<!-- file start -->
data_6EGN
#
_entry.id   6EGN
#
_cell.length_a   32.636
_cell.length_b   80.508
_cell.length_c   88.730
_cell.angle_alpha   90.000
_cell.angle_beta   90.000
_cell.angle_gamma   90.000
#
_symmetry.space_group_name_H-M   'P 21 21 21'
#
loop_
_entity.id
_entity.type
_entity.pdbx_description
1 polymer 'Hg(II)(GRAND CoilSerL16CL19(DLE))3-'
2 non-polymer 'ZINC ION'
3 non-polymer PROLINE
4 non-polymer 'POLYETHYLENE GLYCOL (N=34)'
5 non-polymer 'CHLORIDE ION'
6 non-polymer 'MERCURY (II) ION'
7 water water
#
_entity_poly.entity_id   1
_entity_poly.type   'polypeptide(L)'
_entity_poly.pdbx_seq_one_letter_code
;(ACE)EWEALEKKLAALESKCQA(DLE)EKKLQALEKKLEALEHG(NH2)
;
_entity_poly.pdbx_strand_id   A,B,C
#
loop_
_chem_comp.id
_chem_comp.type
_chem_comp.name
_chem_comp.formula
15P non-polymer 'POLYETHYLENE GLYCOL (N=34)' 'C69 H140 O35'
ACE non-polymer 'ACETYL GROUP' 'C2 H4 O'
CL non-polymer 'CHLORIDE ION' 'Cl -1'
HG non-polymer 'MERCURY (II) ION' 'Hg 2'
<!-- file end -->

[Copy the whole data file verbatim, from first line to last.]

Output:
data_6EGN
#
_entry.id   6EGN
#
_cell.length_a   32.636
_cell.length_b   80.508
_cell.length_c   88.730
_cell.angle_alpha   90.000
_cell.angle_beta   90.000
_cell.angle_gamma   90.000
#
_symmetry.space_group_name_H-M   'P 21 21 21'
#
loop_
_entity.id
_entity.type
_entity.pdbx_description
1 polymer 'Hg(II)(GRAND CoilSerL16CL19(DLE))3-'
2 non-polymer 'ZINC ION'
3 non-polymer PROLINE
4 non-polymer 'POLYETHYLENE GLYCOL (N=34)'
5 non-polymer 'CHLORIDE ION'
6 non-polymer 'MERCURY (II) ION'
7 water water
#
_entity_poly.entity_id   1
_entity_poly.type   'polypeptide(L)'
_entity_poly.pdbx_seq_one_letter_code
;(ACE)EWEALEKKLAALESKCQA(DLE)EKKLQALEKKLEALEHG(NH2)
;
_entity_poly.pdbx_strand_id   A,B,C
#
loop_
_chem_comp.id
_chem_comp.type
_chem_comp.name
_chem_comp.formula
15P non-polymer 'POLYETHYLENE GLYCOL (N=34)' 'C69 H140 O35'
ACE non-polymer 'ACETYL GROUP' 'C2 H4 O'
CL non-polymer 'CHLORIDE ION' 'Cl -1'
HG non-polymer 'MERCURY (II) ION' 'Hg 2'